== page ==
They have been invited to receive their awards from new NGO, the Active Well-being Initiative, during the Forum in the presence of IOC President Thomas Bach, as part of the opening events for the Youth Olympic Games. Buenos Aires’ Global Active City strategy – Ciudad Activa – is one of the many legacies of the Games for the local population.
According to Christophe Dubi, IOC Olympic Games Executive Director: “The mission of the IOC is to ensure the celebration of the Olympic Games, but also to encourage the regular practice of sport by all people in society. The Global Active City programme is crucial in our vision to increase access to sport for all and provide everyone with the educational and health values of sport, with a focus on young people. We encourage all cities, including past and future Olympic cities, to sign up.”
The Global Active City programme was founded by Evaleo, a sustainable health association, and TAFISA, The Association For International Sport for All, with the support of the IOC. Each city has embraced a management model that motivates people at risk of inactivity-related illnesses to take up regular physical activity and sport. In order to receive the Global Active City label, they each had to pass an independent audit with a stringent review of their physical activity and sports strategies and working practices.
Regular physical activity can help to reduce the risk of a number of non-communicable diseases (NCDs), including cardiovascular diseases, cancer, diabetes and chronic respiratory diseases, as well as a number of mental disorders. The Active Well-being Initiative (AWI) works with city leaders to help them provide projects and services that engage local residents who have or are likely to develop these NCDs. The World Health Organisation (WHO) recommends that adults do a minimum of 150 minutes of moderate activity each week, and children aged 5 to 17 should do an hour each day.
Doctor Maurice Smith, Clinical Director from NHS Liverpool CCG, said: “The evidence shows that if you can get a population physically active, you will make huge benefits across a range of areas. In Liverpool, we worked out in 2016 that if we got 100% of the city physically active, each year we would prevent 400 deaths, almost 2,500 cases of diabetes, 140 to 150 hospital admissions for coronary heart disease, 50 cases of breast cancer, and 30-40 cases of colorectal cancers. These benefits far exceed anything you could do medically and certainly exceed all the screening procedures that go on.”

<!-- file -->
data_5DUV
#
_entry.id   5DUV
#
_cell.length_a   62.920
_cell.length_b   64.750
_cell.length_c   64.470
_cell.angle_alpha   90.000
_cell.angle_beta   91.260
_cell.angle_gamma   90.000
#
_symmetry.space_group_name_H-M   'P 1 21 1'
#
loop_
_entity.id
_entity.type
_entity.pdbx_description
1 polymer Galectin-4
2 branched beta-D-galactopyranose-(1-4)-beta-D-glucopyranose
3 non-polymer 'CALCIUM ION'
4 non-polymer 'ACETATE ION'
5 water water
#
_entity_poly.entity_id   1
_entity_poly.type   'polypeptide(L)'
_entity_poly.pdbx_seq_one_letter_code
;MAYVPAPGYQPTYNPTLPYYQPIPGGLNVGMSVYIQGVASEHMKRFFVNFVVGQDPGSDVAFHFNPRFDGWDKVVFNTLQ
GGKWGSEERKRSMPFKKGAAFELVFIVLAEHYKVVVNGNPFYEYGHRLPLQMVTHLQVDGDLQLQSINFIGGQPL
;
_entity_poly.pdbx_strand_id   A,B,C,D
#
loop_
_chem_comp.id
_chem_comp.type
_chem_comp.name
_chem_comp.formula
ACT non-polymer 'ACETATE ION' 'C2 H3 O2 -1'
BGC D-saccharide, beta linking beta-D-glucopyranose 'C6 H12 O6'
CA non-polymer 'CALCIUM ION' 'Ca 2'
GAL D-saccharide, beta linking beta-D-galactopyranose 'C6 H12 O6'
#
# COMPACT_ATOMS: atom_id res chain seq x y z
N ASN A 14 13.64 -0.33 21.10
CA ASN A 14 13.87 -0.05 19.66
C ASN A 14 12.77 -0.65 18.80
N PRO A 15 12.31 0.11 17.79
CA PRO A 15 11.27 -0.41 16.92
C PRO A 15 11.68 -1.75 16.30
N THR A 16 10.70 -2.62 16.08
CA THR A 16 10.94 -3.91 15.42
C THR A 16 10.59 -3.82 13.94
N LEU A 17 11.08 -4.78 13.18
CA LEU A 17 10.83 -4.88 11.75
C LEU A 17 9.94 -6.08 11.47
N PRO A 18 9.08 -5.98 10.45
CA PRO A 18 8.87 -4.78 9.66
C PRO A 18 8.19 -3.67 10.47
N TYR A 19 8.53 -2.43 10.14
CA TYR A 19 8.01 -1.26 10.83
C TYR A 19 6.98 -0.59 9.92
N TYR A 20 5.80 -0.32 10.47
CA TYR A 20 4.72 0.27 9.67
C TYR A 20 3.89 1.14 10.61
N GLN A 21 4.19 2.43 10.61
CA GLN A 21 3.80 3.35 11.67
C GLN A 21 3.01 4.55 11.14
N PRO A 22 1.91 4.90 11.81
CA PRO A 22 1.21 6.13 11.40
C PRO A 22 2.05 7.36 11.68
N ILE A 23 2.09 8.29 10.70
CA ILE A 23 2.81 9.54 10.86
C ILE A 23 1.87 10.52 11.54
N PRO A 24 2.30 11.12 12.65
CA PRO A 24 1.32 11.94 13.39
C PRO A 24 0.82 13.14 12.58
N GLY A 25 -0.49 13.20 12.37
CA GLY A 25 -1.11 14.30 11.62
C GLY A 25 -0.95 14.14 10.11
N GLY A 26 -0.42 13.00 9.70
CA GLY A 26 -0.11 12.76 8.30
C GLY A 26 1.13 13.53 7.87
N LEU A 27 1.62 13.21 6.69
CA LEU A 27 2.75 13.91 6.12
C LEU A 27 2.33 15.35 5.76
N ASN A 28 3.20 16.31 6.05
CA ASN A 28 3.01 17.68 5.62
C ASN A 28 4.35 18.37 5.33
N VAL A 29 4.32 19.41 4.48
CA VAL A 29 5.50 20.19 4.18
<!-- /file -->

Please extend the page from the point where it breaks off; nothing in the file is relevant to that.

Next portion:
The Global Active City Standard was created with input from more than 70 experts in health, sport and social sciences; legacy and sustainability; tourism; and urban planning and management. The Physical Activity Exchange at Liverpool John Moores University, Liverpool City Council and Liverpool CCG were development partners for the model. The AWI recommends that cities which want their populations to be more active should start by identifying key stakeholders and available resources, and partnering with local public health teams, community engagement leads and universities, to find out which groups are most at risk from inactivity, and least engaged, and how to reach them.
Joining the Global Active City programme enables a city staging or preparing a major sporting event to ensure a long-lasting legacy for its local people, placing people’s quality of life at the heart of the project.
During the Youth Olympic Games, there will be a Global Active City and Ciudad Activa Summit at the Usina del Arte, Buenos Aires, from 9 to 10 October. More details at: http://activewellbeing.org/global-active-city-summit/. To find out more about the Global Active City model, visit www.activewellbeing.org or follow @AWBInitiative.